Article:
Cesare Pavese

#1947 Club

I’ve been a silent observer of Club’s activities during the previous two readings. The main reason was my inability to commit to writing.

It had always been the most difficult thing to do – no matter the language or the subject, the form or the purpose. My brain distils information and observations into short notes, and notes (as far as I know) don’t make a text.

One might argue that a blog post can contain notes only, that it doesn’t have to be a text. Well, I want it to be a text – so I struggle. It takes me hours, sometimes even days, to stretch and to mold notes into full, connected sentences, to form a short text with which I am generally nowhere near satisfied.

But, enough about the problem. On to the book – for I decided to join in and to struggle on. Thanks to Karen and Simon for coming up with the idea and for hosting the 1947 Club.

 

The Comrade. Cesare Pavese

It’s a bildungsroman of sorts, focusing on a formative year in a life of Pablo.

The first half of the book feels rather stale and static despite the events that take place. Pablo is helping in a family tobacco shop during the day, at night he’s out with friends and his guitar. He doesn’t know much about anything, he has no ambitions nor interests (besides the guitar), but he wants some kind of change because he’s tired of the routine he’s been living in.

Amelio, one of the friends to whom he could always talk to, has had a motorcycle accident and is now paralyzed, tied to bed. Pablo is paying him visits and thus meets Linda. He falls in love (never had a girlfriend), forgets about Amelio (and the shop) and spends his days wandering around town with her.

Like cold, rainy and foggy Turin, Pablo’s relationships are shapeless and shallow. He never knows where’s he at with Linda nor with any of the people he meets thanks to her. Conversations are often broken, unfinished, cut short with shrugs, jokes, dances, drinks or plain silence. He feels lonely as a dog. The one time he sets out to express his thoughts and feelings it happens off page. Pablo only tells us this much (he’s the narrator): ‘I told her everything.’

It’s not a surprise that he ends up heartbroken.

Acting upon a suggestion of an acquaintance, he sets out to Rome. The city is bright, the air is lighter, the sea is close and its influence on the city people benevolent. It’s a strong contrast to Turin. Pablo finds a job as a bicycle mechanic, he starts reading newspapers seeking a deeper understanding of the country’s politics. He gets involved with anti-fascist movement and, in the process of learning and questioning, recognizes himself as a communist.

There’s much more to the book, of course. This is just an outline of Pablo’s maturation. Linda is a very interesting character. Amelio returns into the story near its end. It becomes clear that he and Pablo mirror each other in a way.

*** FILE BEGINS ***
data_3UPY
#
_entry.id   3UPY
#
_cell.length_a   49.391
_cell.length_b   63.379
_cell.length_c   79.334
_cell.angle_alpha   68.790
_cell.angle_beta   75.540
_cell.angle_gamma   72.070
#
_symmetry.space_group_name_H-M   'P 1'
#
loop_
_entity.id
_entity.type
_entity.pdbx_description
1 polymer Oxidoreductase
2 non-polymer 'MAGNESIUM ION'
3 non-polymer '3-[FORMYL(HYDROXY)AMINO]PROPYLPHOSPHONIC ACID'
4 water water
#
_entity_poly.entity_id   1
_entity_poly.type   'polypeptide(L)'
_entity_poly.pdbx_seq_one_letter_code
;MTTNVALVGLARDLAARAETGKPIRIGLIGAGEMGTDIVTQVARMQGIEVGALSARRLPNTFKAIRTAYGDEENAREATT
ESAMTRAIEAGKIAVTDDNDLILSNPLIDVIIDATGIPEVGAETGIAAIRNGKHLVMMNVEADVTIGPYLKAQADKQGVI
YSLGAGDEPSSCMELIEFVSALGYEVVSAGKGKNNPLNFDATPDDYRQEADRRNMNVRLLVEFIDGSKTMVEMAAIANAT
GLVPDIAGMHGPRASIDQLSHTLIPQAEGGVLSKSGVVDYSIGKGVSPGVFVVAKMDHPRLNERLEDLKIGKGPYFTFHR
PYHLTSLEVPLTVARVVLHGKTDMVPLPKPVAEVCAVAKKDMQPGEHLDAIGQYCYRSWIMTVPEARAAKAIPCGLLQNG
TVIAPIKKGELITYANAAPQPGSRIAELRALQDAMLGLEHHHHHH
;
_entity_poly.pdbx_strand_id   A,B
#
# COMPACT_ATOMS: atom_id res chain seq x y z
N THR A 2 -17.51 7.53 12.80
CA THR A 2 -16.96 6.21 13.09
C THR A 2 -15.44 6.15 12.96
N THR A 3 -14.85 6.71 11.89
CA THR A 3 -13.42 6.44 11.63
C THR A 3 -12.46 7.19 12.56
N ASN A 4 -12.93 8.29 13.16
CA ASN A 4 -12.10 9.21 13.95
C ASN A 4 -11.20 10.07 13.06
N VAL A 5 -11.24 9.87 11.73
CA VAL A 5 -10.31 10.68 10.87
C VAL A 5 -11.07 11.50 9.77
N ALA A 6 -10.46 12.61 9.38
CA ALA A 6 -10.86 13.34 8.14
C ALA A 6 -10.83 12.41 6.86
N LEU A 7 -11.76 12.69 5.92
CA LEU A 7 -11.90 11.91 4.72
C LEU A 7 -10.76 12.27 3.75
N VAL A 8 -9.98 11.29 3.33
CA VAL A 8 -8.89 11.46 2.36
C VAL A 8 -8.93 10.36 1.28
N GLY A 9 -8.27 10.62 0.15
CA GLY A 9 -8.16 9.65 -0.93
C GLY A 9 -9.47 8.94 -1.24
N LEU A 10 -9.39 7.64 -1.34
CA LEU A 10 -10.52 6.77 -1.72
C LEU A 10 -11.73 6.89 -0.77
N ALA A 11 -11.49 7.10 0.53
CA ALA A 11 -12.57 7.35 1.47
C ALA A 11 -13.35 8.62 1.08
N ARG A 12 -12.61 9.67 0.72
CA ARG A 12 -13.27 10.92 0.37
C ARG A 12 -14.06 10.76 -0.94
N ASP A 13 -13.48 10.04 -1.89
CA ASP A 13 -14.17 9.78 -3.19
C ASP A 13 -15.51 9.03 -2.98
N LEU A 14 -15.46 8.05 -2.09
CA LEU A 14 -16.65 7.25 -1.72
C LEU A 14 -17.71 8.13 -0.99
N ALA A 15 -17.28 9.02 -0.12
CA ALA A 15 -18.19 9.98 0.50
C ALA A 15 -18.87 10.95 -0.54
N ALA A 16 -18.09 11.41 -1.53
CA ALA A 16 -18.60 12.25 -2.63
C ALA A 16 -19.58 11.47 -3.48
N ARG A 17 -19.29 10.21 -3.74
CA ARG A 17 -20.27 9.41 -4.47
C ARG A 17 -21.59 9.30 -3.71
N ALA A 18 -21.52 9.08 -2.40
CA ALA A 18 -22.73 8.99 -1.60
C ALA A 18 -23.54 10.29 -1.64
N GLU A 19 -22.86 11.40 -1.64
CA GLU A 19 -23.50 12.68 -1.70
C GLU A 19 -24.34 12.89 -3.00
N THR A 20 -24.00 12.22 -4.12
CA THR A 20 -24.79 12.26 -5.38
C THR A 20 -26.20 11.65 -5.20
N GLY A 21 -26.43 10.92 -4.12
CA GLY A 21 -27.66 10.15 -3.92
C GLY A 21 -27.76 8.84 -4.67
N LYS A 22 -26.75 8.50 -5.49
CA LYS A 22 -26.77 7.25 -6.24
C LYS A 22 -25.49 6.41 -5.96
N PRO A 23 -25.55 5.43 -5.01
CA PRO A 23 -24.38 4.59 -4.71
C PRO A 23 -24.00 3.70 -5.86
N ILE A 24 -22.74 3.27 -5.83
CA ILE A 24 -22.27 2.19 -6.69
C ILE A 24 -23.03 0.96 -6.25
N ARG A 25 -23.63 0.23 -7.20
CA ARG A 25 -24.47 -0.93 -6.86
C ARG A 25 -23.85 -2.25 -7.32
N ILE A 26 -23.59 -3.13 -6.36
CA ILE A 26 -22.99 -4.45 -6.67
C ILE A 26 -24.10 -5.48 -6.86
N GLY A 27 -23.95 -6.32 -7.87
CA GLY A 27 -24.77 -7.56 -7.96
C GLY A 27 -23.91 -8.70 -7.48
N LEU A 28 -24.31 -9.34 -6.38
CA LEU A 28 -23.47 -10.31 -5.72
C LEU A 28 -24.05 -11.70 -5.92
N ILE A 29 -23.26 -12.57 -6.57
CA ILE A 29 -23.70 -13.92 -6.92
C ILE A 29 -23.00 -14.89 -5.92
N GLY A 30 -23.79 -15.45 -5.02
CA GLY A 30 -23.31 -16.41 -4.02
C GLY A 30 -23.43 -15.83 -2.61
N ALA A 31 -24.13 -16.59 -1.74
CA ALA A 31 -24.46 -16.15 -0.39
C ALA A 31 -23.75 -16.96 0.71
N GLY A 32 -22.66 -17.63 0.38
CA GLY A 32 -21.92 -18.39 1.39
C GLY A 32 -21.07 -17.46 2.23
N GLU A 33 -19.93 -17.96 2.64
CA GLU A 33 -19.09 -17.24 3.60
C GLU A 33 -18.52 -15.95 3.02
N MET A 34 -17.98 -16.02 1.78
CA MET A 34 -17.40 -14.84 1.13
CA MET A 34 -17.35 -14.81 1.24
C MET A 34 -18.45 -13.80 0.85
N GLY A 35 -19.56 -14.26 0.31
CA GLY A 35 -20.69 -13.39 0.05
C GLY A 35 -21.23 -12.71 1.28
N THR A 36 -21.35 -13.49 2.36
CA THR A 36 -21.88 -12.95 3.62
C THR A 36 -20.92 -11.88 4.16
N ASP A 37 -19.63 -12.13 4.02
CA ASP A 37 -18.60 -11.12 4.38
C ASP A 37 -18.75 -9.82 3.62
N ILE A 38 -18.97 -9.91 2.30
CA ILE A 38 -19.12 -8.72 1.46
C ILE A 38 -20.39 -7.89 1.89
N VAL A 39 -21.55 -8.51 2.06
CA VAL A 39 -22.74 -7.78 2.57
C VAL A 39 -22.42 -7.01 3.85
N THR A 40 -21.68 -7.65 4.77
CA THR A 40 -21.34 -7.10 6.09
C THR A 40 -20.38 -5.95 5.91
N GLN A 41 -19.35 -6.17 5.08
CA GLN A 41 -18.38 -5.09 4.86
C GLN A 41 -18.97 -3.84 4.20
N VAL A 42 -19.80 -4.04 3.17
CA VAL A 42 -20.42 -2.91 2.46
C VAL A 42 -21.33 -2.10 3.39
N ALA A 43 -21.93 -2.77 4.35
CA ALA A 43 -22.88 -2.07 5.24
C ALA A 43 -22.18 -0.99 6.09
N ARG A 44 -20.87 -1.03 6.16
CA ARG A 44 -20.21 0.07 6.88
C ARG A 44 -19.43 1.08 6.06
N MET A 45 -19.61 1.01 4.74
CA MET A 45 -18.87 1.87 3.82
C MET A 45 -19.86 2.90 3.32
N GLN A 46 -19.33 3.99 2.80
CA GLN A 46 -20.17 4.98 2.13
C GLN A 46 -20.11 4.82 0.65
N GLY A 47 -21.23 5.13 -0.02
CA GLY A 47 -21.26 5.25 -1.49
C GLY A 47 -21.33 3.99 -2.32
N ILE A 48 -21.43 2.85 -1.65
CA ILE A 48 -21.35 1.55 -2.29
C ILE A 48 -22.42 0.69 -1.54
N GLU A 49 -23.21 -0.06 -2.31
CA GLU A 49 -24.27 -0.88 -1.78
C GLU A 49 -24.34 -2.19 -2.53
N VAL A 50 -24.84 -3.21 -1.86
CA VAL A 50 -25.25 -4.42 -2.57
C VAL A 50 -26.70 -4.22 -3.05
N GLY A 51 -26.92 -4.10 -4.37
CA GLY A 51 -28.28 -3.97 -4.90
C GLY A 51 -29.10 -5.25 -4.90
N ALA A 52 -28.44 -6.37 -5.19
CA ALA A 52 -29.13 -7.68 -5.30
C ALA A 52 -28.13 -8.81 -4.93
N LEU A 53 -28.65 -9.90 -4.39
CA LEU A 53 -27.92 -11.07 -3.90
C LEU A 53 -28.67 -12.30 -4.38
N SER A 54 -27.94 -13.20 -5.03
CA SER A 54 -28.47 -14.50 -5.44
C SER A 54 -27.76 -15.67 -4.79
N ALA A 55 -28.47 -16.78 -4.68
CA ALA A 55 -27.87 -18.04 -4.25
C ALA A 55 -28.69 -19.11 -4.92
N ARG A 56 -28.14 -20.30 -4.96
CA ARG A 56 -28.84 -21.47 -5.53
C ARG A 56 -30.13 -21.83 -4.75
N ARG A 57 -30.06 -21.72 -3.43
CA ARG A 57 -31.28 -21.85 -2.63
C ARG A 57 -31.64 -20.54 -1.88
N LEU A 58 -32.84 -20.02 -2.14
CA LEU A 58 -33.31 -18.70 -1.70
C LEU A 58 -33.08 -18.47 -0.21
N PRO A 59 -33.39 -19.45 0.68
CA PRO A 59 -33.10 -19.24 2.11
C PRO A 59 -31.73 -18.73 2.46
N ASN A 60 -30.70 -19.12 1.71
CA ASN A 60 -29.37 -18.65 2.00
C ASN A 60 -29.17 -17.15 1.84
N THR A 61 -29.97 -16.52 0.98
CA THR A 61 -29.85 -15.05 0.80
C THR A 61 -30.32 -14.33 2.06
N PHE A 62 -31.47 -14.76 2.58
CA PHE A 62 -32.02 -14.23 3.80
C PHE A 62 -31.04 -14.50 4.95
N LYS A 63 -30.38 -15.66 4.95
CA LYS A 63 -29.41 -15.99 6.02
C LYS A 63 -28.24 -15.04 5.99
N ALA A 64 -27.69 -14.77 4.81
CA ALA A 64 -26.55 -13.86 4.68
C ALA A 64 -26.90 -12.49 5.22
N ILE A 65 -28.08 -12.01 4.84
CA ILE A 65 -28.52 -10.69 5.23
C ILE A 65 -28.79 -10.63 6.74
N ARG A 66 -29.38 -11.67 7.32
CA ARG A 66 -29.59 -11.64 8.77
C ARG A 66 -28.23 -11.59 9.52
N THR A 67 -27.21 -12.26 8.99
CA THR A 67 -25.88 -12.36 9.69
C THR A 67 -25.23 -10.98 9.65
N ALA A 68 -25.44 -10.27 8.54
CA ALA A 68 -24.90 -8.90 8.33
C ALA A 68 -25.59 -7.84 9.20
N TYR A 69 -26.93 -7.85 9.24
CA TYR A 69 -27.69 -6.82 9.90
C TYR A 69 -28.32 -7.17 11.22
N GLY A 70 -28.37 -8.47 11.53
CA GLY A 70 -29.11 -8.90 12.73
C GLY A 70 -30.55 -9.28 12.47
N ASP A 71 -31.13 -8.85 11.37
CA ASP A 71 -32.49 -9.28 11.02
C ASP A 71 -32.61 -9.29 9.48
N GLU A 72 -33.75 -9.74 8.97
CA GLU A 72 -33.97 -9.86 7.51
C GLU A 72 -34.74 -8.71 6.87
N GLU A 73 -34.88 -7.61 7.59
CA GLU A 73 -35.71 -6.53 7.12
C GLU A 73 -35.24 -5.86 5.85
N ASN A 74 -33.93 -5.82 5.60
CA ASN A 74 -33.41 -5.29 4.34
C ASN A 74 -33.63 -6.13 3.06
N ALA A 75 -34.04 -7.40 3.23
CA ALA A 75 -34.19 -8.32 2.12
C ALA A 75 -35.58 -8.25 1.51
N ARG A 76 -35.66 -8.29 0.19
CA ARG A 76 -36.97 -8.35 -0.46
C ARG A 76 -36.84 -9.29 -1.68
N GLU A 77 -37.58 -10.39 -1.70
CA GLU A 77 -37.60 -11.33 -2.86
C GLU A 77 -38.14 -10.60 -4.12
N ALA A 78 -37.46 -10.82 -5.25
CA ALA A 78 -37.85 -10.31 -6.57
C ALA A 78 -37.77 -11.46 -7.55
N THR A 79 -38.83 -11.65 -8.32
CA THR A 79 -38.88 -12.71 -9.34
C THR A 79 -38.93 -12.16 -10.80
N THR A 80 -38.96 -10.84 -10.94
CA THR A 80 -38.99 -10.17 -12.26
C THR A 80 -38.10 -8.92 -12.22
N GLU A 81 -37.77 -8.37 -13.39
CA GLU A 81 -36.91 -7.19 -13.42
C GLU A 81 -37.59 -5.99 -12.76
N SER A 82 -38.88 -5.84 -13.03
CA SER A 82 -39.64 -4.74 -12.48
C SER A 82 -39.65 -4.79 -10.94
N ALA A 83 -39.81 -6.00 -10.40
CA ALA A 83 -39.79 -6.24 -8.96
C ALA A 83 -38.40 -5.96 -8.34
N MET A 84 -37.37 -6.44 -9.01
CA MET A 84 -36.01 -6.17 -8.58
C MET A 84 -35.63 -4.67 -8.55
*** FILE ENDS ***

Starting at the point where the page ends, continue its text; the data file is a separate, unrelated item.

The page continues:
The first sentence is effective and puzzling:

Mi dicevano Pablo perché suonavo la chitarra.

(They called me Pablo because I played guitar.)

I am clearly missing a reference…

This is the first Pavese I’ve read, but I am getting the feeling that he’s one of the writers with a particular field of interest, a particular subject; that his books speak of each other and therefore need to be read and understood in a tight relation to each other if one wants to get the most of them. I also have a feeling that he often writes about essentially the same character. We shall see if this is true since I intend to read more of his work.

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6 thoughts on “#1947 Club

  1. I’m glad you were able to join in. I always find the hardest thing is pulling my thoughts together for a post, especially if there’s a deadline. As far as I can recall I’ve only read one Pavese, and so long ago that I can remember nothing much about it. Obviously time I pulled it off the shelves and re-read it! :)

    1. I’ve been in a continuous state of aggravation lately precisely because of all the books I’ve read at some point in my life that have been erased from my memory. What was the point, I ask myself… If I can’t remember, if I can’t talk about them, what was the point?
      Of course, things are not so simple.

      The urge to revisit them all keeps reappearing more often and with growing strength.

  2. The time taken to form a blog post is crazy sometimes, totally with you there, although I tend to hide away for three hours and wander up and down gesticulating like some Roman orator until the right words come.

    I’m not familiar with Pavese’s work, the second half of this one sounds like a good read though, I will add it to the list. Keep writing as you write for you always engage your readers and make us think.

    1. I am sorry for this extremely belated reply. :/

      It’s interesting that I didn’t have the feeling the first part was that slow and dry the second time I read the book. This might be because I paid more attention to some details. Also, the fact that I reread it as soon as I finished reading it the first time might have had its impact..

      Wandering and gesticulating – sounds fun. I just sit and stare at the computer screen. When I see that nothing at all is being produced, I leave it and go do something else. Then, before bedtime, I get back to my thoughts and try to organize them on paper. This usually helps.

      1. I know that feeling of staring at the screen, many times I have found myself hiding on YouTube instead. Writing notes is surprisingly productive, perhaps it makes us feel closer to the books we are writing about.

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